Thanks, man. Me too.
5 thoughts on “of david sedaris, babies and boobs (not in that order)”
It’s not fair. I was happy you’re alive LONG before Sedaris — but he gets all the credit for it? I’m willing to bet a whole lot of folks were happy you’re alive before Sedaris. But he scribbles it in a book and — okay, okay I get it that he’s David Sedaris and we’re not, though some of us probably could be David Sedaris-like under certain conditions, but I get that he actually IS David Sedaris and…and okay, I’ve forgotten my point now. But it was a good point. And I’m still happy you’re alive.
What a great inscription!
If only he knew why he should be so happy you’re alive!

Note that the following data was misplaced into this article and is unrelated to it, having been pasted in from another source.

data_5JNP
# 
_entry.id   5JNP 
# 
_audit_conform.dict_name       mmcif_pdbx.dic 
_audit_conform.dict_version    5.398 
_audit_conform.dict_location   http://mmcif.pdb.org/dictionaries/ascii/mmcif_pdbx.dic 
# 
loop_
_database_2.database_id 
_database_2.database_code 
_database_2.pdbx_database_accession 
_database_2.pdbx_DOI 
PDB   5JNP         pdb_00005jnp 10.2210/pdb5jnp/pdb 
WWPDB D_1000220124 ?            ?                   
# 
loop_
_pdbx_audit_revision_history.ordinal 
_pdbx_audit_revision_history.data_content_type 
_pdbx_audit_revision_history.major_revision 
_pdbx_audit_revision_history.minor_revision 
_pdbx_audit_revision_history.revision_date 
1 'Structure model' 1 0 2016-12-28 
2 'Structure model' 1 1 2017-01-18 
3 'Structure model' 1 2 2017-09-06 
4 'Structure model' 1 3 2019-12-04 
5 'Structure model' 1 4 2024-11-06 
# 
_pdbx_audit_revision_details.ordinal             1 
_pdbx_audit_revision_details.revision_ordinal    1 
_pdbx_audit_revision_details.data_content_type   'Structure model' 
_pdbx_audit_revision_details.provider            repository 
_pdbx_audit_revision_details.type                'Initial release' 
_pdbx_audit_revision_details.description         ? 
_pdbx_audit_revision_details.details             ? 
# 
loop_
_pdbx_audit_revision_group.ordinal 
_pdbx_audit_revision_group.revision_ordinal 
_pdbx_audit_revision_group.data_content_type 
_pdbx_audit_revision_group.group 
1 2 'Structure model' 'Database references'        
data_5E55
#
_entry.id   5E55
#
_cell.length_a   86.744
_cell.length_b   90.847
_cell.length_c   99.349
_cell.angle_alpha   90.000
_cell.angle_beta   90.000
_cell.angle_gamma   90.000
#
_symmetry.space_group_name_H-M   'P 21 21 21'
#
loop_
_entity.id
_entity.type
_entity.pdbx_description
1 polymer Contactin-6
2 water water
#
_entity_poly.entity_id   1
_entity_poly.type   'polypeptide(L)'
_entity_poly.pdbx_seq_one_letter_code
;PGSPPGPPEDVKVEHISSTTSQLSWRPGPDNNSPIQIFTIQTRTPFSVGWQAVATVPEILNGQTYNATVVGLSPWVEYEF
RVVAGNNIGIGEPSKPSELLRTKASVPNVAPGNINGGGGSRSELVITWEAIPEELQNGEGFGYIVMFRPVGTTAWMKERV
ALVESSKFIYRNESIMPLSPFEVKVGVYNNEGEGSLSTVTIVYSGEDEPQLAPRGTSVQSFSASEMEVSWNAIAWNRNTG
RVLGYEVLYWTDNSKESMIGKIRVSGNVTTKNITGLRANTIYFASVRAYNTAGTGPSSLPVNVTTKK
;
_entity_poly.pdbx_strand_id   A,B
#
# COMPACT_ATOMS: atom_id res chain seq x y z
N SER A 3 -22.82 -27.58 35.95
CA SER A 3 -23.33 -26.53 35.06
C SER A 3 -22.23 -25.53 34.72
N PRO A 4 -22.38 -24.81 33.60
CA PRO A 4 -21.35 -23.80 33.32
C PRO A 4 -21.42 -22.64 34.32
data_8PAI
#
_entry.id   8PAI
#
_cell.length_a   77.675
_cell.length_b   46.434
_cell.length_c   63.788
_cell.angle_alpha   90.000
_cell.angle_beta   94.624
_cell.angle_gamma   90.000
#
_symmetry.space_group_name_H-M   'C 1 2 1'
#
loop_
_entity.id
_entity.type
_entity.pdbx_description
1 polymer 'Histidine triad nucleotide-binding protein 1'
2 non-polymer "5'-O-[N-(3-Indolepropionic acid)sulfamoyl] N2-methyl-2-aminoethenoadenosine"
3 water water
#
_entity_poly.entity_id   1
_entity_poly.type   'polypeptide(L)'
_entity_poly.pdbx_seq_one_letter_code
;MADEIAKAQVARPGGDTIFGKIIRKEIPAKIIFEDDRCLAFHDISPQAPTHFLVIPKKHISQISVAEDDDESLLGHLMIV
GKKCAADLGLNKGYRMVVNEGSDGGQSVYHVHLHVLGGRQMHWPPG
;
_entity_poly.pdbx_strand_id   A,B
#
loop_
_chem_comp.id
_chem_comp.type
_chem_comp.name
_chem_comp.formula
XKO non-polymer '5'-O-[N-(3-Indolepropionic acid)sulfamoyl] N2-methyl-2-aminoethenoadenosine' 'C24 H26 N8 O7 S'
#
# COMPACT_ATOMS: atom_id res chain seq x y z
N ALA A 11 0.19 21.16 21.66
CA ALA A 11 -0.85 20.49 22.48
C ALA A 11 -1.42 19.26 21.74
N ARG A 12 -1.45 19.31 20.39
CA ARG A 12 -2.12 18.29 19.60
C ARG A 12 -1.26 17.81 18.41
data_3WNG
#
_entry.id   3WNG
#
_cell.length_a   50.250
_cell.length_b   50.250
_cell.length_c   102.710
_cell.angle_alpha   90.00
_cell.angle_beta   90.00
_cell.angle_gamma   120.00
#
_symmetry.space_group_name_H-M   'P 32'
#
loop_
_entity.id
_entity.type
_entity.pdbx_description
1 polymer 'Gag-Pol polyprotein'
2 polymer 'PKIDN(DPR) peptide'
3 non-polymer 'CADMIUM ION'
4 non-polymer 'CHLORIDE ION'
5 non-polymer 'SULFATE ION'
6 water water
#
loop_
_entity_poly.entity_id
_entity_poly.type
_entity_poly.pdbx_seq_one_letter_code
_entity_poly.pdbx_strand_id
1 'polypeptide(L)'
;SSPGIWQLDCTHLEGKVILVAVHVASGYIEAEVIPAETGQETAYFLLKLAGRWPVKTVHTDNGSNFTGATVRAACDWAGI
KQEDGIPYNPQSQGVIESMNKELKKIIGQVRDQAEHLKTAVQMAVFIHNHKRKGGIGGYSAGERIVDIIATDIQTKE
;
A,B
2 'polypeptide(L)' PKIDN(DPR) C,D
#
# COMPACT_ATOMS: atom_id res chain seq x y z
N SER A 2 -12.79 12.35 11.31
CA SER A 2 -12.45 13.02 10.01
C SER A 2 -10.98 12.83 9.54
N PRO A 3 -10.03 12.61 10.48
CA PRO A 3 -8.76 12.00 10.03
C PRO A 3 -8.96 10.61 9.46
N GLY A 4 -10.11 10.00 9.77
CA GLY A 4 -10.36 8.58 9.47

Imagine you’re me and you take time from doing research involving trying to cure shit and whatnot just long enough to convince yourself that you can still read blogs the way you once did when you were young and spry and carefree and, I don’t know, 37? 38? Whatever. Then you go to this one blog and read about boob abuse and doctors leaving vague messages on Friday afternoons. Clearly you don’t write these things with me in mind, which BEGS THE QUESTION AS YOU KNOW IT DOES BECAUSE THAT’S THE PHRASE THAT PAYS:
Why were you not thinking of my well-being while writing this? Don’t you realize that being referred to a surgeon rather than an oncologist is a sign of hope? Some surgeons just enjoy sparkling conversation for the sake of talking about something other than surgery. Is that so wrong? Also, what kind of jackass waits in line so she can tell the author SIGNING HER BOOK that she didn’t care for one his earlier works? I don’t mean to stereotype, but holy shit, Michiganders, WTF?
So, you got a new job. That’s nice!
Since Missy is with you am least worried.